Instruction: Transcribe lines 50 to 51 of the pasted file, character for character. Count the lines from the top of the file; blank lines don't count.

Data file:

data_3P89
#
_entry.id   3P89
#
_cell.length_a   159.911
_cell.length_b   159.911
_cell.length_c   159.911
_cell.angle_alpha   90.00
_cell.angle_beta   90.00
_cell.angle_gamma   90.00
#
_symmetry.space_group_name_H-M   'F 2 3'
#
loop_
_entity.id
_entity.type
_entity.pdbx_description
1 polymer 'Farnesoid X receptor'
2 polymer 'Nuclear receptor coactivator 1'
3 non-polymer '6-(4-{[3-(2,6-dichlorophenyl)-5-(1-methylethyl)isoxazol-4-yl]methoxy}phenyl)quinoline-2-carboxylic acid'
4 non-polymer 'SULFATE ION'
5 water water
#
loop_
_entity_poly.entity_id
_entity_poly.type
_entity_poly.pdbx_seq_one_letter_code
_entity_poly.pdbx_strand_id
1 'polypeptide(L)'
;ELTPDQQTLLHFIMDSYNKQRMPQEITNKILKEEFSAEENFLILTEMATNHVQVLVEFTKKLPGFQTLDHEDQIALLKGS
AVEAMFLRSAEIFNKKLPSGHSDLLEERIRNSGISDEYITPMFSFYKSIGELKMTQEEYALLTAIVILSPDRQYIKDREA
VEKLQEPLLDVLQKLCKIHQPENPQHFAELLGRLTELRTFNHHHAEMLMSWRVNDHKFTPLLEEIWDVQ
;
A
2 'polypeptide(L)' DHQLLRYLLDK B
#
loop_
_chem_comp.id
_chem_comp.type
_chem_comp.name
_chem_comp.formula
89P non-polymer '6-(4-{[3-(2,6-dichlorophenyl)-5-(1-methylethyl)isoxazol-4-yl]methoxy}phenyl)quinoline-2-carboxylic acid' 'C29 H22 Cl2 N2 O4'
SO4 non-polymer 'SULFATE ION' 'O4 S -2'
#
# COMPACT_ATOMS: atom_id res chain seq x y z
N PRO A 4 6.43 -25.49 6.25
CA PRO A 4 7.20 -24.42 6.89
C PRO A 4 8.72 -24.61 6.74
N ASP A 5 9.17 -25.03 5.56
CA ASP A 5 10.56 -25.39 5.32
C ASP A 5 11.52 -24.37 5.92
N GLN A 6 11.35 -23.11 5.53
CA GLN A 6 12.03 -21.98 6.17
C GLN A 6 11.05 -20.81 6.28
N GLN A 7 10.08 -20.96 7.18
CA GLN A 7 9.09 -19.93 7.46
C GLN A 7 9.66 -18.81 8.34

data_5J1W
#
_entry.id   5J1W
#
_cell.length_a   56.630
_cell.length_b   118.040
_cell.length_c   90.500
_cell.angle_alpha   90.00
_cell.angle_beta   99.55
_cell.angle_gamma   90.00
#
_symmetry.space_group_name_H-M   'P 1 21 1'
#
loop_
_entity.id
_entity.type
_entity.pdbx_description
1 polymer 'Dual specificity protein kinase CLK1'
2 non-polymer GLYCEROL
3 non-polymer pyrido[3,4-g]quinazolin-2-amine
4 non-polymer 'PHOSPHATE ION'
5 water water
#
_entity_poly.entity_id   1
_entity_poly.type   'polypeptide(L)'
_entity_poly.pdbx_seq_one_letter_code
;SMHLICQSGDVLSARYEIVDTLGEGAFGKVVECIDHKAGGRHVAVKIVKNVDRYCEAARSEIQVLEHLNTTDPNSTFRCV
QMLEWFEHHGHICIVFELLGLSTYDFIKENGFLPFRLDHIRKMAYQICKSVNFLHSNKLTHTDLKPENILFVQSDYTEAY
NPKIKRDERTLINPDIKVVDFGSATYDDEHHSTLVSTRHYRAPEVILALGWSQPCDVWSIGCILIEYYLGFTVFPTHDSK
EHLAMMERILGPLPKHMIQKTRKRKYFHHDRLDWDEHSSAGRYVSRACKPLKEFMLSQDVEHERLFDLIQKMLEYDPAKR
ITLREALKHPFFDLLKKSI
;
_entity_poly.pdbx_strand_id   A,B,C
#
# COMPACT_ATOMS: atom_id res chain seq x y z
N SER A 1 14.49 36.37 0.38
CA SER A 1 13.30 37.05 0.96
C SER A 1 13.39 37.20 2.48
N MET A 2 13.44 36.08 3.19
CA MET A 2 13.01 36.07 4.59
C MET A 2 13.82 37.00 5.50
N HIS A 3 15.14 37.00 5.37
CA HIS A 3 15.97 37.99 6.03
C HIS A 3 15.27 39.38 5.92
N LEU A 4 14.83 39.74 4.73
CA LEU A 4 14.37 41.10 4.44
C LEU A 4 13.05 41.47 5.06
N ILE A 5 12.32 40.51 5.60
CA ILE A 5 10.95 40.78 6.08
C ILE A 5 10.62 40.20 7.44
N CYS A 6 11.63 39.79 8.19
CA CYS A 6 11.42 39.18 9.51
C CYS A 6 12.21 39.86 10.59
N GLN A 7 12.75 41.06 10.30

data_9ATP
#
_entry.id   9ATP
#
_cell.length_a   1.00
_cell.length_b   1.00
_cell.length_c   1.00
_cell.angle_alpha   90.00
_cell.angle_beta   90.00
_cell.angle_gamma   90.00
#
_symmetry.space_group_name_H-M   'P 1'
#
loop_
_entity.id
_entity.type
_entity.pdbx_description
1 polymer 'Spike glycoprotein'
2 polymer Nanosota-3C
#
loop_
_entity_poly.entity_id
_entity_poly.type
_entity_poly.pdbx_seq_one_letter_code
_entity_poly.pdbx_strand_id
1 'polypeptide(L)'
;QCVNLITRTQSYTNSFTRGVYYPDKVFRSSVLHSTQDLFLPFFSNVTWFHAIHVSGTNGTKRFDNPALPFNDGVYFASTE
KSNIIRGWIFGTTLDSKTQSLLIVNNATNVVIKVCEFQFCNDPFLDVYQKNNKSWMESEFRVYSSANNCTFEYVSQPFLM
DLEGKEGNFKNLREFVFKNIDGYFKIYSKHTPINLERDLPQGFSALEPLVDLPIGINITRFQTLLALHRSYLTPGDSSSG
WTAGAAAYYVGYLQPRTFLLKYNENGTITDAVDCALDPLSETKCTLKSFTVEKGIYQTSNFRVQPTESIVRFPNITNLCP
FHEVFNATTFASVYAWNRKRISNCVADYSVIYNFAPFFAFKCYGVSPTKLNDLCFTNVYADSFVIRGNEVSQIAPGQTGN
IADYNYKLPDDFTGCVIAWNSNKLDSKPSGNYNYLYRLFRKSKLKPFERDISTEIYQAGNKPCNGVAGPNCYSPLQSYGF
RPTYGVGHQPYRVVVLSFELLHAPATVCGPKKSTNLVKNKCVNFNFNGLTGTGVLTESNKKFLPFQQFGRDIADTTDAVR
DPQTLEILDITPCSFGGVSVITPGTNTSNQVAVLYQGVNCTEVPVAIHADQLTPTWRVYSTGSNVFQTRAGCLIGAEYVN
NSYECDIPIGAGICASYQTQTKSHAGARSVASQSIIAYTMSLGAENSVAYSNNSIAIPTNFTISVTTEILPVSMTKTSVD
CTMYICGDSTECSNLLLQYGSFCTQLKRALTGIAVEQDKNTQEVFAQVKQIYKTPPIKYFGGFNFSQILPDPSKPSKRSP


CA ASP A 5 10.56 -25.39 5.32
C ASP A 5 11.52 -24.37 5.92